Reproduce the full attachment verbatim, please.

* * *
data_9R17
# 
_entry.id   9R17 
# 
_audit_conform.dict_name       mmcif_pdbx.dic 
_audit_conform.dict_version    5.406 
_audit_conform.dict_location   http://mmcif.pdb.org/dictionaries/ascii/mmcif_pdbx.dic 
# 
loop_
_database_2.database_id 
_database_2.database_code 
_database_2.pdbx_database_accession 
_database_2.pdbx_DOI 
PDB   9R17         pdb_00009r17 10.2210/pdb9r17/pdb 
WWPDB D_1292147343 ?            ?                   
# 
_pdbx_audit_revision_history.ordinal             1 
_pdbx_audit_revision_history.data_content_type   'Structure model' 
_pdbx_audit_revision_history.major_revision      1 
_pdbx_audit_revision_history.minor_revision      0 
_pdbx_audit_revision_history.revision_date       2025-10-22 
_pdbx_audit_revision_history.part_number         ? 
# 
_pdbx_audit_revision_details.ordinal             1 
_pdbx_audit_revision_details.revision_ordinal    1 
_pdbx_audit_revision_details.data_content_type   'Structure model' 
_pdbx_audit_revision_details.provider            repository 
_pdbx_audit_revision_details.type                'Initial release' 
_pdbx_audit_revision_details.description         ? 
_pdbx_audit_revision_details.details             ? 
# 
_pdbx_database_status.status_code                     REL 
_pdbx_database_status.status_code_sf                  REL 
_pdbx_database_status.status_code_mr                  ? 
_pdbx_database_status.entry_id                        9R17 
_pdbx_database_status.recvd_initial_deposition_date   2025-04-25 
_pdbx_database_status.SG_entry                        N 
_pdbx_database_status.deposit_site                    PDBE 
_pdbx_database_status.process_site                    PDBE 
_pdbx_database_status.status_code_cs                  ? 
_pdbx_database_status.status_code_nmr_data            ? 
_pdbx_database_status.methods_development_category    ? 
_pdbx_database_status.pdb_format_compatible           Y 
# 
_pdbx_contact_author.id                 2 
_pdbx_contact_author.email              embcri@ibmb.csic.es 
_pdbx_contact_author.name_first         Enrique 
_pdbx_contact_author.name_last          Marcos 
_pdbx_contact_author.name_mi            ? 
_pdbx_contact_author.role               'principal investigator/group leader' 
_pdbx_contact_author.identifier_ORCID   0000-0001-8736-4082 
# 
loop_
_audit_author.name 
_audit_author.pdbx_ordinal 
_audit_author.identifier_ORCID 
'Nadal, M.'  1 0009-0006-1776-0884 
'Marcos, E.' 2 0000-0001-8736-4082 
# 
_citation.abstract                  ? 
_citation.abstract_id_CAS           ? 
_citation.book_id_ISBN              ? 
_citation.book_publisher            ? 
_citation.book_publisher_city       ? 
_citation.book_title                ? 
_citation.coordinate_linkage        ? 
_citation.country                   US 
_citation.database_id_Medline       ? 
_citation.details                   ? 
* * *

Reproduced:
data_9R17
# 
_entry.id   9R17 
# 
_audit_conform.dict_name       mmcif_pdbx.dic 
_audit_conform.dict_version    5.406 
_audit_conform.dict_location   http://mmcif.pdb.org/dictionaries/ascii/mmcif_pdbx.dic 
# 
loop_
_database_2.database_id 
_database_2.database_code 
_database_2.pdbx_database_accession 
_database_2.pdbx_DOI 
PDB   9R17         pdb_00009r17 10.2210/pdb9r17/pdb 
WWPDB D_1292147343 ?            ?                   
# 
_pdbx_audit_revision_history.ordinal             1 
_pdbx_audit_revision_history.data_content_type   'Structure model' 
_pdbx_audit_revision_history.major_revision      1 
_pdbx_audit_revision_history.minor_revision      0 
_pdbx_audit_revision_history.revision_date       2025-10-22 
_pdbx_audit_revision_history.part_number         ? 
# 
_pdbx_audit_revision_details.ordinal             1 
_pdbx_audit_revision_details.revision_ordinal    1 
_pdbx_audit_revision_details.data_content_type   'Structure model' 
_pdbx_audit_revision_details.provider            repository 
_pdbx_audit_revision_details.type                'Initial release' 
_pdbx_audit_revision_details.description         ? 
_pdbx_audit_revision_details.details             ? 
# 
_pdbx_database_status.status_code                     REL 
_pdbx_database_status.status_code_sf                  REL 
_pdbx_database_status.status_code_mr                  ? 
_pdbx_database_status.entry_id                        9R17 
_pdbx_database_status.recvd_initial_deposition_date   2025-04-25 
_pdbx_database_status.SG_entry                        N 
_pdbx_database_status.deposit_site                    PDBE 
_pdbx_database_status.process_site                    PDBE 
_pdbx_database_status.status_code_cs                  ? 
_pdbx_database_status.status_code_nmr_data            ? 
_pdbx_database_status.methods_development_category    ? 
_pdbx_database_status.pdb_format_compatible           Y 
# 
_pdbx_contact_author.id                 2 
_pdbx_contact_author.email              embcri@ibmb.csic.es 
_pdbx_contact_author.name_first         Enrique 
_pdbx_contact_author.name_last          Marcos 
_pdbx_contact_author.name_mi            ? 
_pdbx_contact_author.role               'principal investigator/group leader' 
_pdbx_contact_author.identifier_ORCID   0000-0001-8736-4082 
# 
loop_
_audit_author.name 
_audit_author.pdbx_ordinal 
_audit_author.identifier_ORCID 
'Nadal, M.'  1 0009-0006-1776-0884 
'Marcos, E.' 2 0000-0001-8736-4082 
# 
_citation.abstract                  ? 
_citation.abstract_id_CAS           ? 
_citation.book_id_ISBN              ? 
_citation.book_publisher            ? 
_citation.book_publisher_city       ? 
_citation.book_title                ? 
_citation.coordinate_linkage        ? 
_citation.country                   US 
_citation.database_id_Medline       ? 
_citation.details                   ? 